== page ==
Here's some things I found out about oil spills ...
How do oil spills happen?
Oill spills can be accidental: ship accidents or collisions, spillage from oil or petrochemical pipelines or installations.
Oill spills can be deliberate: "routine" discharges from ships when they clean fuel tanks, machinery spaces, ballast tanks.
From the Global Marine Oil Pollution Gateway
"In a sea area with Special Area status under the international MARPOL Convention Annex I, deliberate discharges is forbidden. All oily wastes (mixtures) must be kept on board until the vessel reaches a reception facility in port. Furthermore, it is not allowed to discharge bilge water unless it has been properly cleaned and contains no more than 15 mg of oil per litre.
Most sea areas are not Special Areas. So far, these are the only designated Special Areas: the Mediterranean Sea area, the Baltic Sea area, the Red Sea area, the Gulf of Aden area, the Antarctic area, and the North West European waters."
What is MPA's policy on operational discharges?
It's not clear from the Maritime Port Authority's website what the policy is for Singapore waters.
On their page about Safety & Environment there is general reference to the issue, but no specifics.
"In the busy waterways of the Singapore port and the Singapore Strait, navigational safety and keeping the waters clean are a priority. The MPA uses state-of-the-art technology to ensure that shipping traffic, coastal and port development projects and siltation do not compromise navigational safety or adversely affect the marine environment.
Singapore also has effective oil and chemical response capabilities and is a party to major international conventions that protect the marine environment."
How does oil spill frequency in Singapore compare with the global situation?
According to the Oil Spill Intelligence Report 1999 (quoted on the Global Marine Oil Pollution Gateway) "oil spills happen more frequently in certain parts of the world."
"The 'hot spots' for oil spills from vessels are:
- the Gulf of Mexico (267 spills);
- the northeastern U.S. (140 spills);
- the Mediterranean Sea (127 spills);
- the Persian Gulf (108 spills);
- the North Sea (75 spills);
- Japan (60 spills);
- the Baltic Sea (52 spills);
- the United Kingdom and English Channel (49 spills);
- Malaysia and Singapore (39 spills);
- the west coast of France and north and west coasts of Spain (33 spills);
- Korea (32 spills)"
Not just from ships, but also from natural sources as well as from gaseous pollutants (yup, from cars).
Here's more from the Global Marine Oil Pollution Gateway quoting a 2002 report by the National Research Council (NRC), U.S. National Academy of Sciences
"The average total worldwide annual release of petroleum (oils) from all known sources to the sea has been estimated at 1.3 million tonnes. However, the range is wide, from a possible 470,000 tonnes to a possible 8.4 million tonnes per year.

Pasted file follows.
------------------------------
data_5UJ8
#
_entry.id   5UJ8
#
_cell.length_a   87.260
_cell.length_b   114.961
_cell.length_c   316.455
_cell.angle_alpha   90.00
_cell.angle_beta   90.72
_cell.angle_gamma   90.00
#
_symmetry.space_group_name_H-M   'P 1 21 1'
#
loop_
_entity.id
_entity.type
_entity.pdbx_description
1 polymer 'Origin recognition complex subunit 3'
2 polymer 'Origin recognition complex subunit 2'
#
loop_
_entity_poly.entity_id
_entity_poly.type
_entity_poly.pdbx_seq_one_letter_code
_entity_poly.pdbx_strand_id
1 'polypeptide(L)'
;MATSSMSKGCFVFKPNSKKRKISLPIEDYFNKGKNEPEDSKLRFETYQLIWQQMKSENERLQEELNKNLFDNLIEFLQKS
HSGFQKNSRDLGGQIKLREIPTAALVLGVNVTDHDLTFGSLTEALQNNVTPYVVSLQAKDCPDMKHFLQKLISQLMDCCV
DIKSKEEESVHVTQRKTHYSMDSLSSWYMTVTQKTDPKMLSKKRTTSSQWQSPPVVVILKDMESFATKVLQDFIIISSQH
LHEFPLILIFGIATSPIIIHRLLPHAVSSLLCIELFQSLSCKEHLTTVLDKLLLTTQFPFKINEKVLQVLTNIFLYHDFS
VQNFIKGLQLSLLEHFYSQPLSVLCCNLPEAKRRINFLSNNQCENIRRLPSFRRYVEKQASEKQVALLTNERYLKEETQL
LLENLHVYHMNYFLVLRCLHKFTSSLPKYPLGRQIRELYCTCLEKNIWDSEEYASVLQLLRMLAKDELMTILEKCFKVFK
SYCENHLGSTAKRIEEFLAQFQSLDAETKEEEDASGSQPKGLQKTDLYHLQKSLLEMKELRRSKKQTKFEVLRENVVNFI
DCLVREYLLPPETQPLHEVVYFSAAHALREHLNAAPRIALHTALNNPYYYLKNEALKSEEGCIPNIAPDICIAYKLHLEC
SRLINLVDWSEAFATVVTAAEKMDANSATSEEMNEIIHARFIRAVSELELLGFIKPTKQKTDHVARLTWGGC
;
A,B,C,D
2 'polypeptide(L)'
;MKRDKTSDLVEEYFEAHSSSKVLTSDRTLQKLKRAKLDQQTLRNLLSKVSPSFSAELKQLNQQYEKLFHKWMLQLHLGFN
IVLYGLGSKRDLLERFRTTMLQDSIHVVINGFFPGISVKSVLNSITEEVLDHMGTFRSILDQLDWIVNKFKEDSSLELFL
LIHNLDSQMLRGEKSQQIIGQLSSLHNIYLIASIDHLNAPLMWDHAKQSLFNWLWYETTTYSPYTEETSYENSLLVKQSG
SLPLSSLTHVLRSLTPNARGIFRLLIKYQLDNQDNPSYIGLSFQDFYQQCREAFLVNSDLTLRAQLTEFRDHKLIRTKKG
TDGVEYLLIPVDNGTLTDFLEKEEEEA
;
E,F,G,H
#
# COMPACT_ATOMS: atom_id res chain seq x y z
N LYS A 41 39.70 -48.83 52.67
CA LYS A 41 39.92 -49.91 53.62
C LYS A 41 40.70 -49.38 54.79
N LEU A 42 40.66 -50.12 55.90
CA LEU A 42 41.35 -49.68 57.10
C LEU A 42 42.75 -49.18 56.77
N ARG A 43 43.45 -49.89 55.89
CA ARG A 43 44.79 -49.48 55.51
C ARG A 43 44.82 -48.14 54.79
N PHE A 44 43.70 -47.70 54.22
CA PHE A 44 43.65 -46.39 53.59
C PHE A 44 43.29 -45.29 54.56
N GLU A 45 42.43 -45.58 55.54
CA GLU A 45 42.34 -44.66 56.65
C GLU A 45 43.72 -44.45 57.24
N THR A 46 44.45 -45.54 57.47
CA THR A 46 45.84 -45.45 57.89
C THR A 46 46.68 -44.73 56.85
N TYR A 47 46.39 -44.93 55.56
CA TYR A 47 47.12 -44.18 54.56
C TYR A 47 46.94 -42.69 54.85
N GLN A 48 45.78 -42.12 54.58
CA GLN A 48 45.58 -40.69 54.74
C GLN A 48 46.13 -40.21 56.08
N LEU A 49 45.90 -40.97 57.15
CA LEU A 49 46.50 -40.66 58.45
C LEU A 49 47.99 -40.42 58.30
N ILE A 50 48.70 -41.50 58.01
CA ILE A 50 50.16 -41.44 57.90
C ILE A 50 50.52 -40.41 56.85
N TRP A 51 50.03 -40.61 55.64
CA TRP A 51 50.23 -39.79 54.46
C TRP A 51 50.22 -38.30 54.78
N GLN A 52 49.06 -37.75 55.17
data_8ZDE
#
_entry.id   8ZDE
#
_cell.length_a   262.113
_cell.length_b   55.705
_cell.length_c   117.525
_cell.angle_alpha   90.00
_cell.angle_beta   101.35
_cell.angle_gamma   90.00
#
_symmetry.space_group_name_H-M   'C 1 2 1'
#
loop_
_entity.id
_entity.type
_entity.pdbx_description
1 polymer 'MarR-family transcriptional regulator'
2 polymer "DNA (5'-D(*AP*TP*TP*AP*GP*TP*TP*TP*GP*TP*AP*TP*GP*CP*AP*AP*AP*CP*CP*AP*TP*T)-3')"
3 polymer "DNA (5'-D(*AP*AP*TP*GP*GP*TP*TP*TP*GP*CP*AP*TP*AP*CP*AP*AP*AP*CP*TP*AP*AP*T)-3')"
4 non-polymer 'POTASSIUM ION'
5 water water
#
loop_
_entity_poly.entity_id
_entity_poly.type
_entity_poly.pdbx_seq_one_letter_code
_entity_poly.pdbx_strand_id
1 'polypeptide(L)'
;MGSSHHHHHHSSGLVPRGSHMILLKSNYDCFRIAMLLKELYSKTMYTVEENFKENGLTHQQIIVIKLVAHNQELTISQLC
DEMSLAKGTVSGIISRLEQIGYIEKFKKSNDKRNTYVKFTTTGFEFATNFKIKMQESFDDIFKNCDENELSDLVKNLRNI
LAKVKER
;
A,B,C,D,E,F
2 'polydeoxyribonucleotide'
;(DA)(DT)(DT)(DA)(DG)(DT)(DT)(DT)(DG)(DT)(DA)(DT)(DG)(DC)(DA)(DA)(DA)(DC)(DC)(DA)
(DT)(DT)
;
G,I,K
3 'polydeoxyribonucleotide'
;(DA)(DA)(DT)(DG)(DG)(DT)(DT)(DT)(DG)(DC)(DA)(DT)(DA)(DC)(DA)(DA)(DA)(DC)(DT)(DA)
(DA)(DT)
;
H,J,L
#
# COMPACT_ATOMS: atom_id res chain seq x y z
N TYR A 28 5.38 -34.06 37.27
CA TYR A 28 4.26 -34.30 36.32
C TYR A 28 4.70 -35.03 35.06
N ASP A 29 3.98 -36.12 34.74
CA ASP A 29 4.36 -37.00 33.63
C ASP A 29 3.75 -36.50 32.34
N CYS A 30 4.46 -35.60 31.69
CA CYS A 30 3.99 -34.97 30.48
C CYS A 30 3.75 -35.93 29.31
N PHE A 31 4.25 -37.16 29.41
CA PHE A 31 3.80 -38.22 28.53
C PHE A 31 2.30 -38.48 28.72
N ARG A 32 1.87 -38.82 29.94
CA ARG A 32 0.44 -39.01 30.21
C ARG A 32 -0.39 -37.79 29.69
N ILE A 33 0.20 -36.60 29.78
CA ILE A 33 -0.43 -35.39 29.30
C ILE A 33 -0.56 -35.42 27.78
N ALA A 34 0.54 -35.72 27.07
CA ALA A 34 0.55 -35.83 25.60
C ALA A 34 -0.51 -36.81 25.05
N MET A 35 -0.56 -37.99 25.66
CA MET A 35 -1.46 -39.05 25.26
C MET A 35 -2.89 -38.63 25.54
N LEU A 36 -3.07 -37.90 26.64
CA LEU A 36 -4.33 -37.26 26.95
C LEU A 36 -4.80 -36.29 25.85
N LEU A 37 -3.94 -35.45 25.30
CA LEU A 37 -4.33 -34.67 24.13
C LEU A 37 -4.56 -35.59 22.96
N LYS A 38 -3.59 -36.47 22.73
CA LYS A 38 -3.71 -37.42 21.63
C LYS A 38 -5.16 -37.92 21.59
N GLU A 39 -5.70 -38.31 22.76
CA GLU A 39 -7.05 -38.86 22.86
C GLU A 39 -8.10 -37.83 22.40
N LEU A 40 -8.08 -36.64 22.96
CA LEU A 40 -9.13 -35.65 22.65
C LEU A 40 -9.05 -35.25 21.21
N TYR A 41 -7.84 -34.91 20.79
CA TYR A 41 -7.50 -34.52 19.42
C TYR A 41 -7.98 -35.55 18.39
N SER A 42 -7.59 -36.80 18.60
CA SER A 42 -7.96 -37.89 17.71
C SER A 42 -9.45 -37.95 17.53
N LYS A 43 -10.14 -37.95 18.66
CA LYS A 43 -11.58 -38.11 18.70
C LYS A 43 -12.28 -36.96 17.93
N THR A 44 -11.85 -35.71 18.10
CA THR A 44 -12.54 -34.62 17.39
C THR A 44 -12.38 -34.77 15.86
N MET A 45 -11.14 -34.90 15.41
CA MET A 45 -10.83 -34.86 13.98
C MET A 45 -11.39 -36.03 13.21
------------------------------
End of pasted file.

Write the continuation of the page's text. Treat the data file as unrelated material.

The main sources contributing to the total input:
- natural seeps: 46%
- discharges from consumption of oils (operational discharges from ships and discharges from land-based sources): 37%
- accidental spills from ships; 12%
- extraction of oil: 3%
- Land-based sources (urban runoff and discharges from industry): 37%
- Natural seeps: 7%
- The oil industry - tanker accidents and offshore oil extraction: 14%
- Operational discharges from ships not within the oil industry: 33%
- Airborne hydrocarbons: 9%
From the Global Marine Oil Pollution Gateway
No. Although every major oil spill from a tanker or a rig, hitting coastal areas and beaches and killing marine life and seabirds, is a tragedy and causes much damage, it has been estimated that oil spills in conjunction with tanker accidents or oil platform blowouts account for a minor part, approximately 10-15 per cent, of the total annual oil input of oils to the marine environment.
on the Global Marine Oil Pollution Gateway including questions such as
- Does oil in the sea only kill seabirds?
- Can a damaged coastal habitat and damaged wildlife ever recover from an oil spill?
- Can an oil spill affect human health?
- Who pays for the damage caused by oil spills?
- What can be done to prevent marine oil pollution?
- You see big rescue operations at sea and shore cleanup operations, but can they really stop anything?
- Can I myself do anything at all to prevent further marine oil pollution?
Oil spills and disasters major incidents since 1967 to 2007 on the infoplease website.
What's the Story on Oil Spills? an easy guide to the issues on the National Oceanic and Atmospheric Administration (NOAA) website.